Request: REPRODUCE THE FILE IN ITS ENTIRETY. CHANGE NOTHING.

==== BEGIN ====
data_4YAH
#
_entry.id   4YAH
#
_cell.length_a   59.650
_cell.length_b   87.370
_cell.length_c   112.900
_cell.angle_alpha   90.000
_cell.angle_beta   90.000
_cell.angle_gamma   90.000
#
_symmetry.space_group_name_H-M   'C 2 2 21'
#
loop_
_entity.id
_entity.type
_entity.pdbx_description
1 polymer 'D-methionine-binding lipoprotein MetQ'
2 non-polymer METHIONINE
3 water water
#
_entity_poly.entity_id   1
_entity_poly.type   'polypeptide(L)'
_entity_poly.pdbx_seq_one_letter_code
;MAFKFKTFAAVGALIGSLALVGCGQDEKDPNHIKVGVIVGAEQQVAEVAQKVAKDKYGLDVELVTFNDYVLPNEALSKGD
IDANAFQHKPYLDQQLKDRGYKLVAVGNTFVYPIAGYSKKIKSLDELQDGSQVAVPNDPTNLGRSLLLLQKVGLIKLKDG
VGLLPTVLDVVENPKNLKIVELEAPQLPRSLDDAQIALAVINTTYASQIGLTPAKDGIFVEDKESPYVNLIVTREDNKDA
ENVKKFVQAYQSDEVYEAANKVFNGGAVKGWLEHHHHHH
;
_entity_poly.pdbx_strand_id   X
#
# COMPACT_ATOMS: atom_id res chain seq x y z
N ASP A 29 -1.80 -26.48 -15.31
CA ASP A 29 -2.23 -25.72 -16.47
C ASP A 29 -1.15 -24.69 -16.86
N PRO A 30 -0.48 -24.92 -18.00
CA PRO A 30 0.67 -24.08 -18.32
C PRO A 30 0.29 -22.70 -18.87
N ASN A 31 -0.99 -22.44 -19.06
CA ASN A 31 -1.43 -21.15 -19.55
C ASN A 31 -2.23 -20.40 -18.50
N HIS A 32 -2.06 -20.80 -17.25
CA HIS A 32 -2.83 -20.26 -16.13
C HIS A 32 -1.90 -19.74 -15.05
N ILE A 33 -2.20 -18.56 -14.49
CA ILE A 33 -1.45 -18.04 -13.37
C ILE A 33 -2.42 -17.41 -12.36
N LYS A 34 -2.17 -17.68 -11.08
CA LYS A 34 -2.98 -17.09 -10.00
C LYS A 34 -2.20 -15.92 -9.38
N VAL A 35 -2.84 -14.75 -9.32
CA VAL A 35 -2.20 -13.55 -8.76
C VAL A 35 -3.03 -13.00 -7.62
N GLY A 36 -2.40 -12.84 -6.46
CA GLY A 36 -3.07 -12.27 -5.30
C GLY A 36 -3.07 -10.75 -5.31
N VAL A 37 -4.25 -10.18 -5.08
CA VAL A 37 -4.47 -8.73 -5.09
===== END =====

data_4YAH
#
_entry.id   4YAH
#
_cell.length_a   59.650
_cell.length_b   87.370
_cell.length_c   112.900
_cell.angle_alpha   90.000
_cell.angle_beta   90.000
_cell.angle_gamma   90.000
#
_symmetry.space_group_name_H-M   'C 2 2 21'
#
loop_
_entity.id
_entity.type
_entity.pdbx_description
1 polymer 'D-methionine-binding lipoprotein MetQ'
2 non-polymer METHIONINE
3 water water
#
_entity_poly.entity_id   1
_entity_poly.type   'polypeptide(L)'
_entity_poly.pdbx_seq_one_letter_code
;MAFKFKTFAAVGALIGSLALVGCGQDEKDPNHIKVGVIVGAEQQVAEVAQKVAKDKYGLDVELVTFNDYVLPNEALSKGD
IDANAFQHKPYLDQQLKDRGYKLVAVGNTFVYPIAGYSKKIKSLDELQDGSQVAVPNDPTNLGRSLLLLQKVGLIKLKDG
VGLLPTVLDVVENPKNLKIVELEAPQLPRSLDDAQIALAVINTTYASQIGLTPAKDGIFVEDKESPYVNLIVTREDNKDA
ENVKKFVQAYQSDEVYEAANKVFNGGAVKGWLEHHHHHH
;
_entity_poly.pdbx_strand_id   X
#
# COMPACT_ATOMS: atom_id res chain seq x y z
N ASP A 29 -1.80 -26.48 -15.31
CA ASP A 29 -2.23 -25.72 -16.47
C ASP A 29 -1.15 -24.69 -16.86
N PRO A 30 -0.48 -24.92 -18.00
CA PRO A 30 0.67 -24.08 -18.32
C PRO A 30 0.29 -22.70 -18.87
N ASN A 31 -0.99 -22.44 -19.06
CA ASN A 31 -1.43 -21.15 -19.55
C ASN A 31 -2.23 -20.40 -18.50
N HIS A 32 -2.06 -20.80 -17.25
CA HIS A 32 -2.83 -20.26 -16.13
C HIS A 32 -1.90 -19.74 -15.05
N ILE A 33 -2.20 -18.56 -14.49
CA ILE A 33 -1.45 -18.04 -13.37
C ILE A 33 -2.42 -17.41 -12.36
N LYS A 34 -2.17 -17.68 -11.08
CA LYS A 34 -2.98 -17.09 -10.00
C LYS A 34 -2.20 -15.92 -9.38
N VAL A 35 -2.84 -14.75 -9.32
CA VAL A 35 -2.20 -13.55 -8.76
C VAL A 35 -3.03 -13.00 -7.62
N GLY A 36 -2.40 -12.84 -6.46
CA GLY A 36 -3.07 -12.27 -5.30
C GLY A 36 -3.07 -10.75 -5.31
N VAL A 37 -4.25 -10.18 -5.08
CA VAL A 37 -4.47 -8.73 -5.09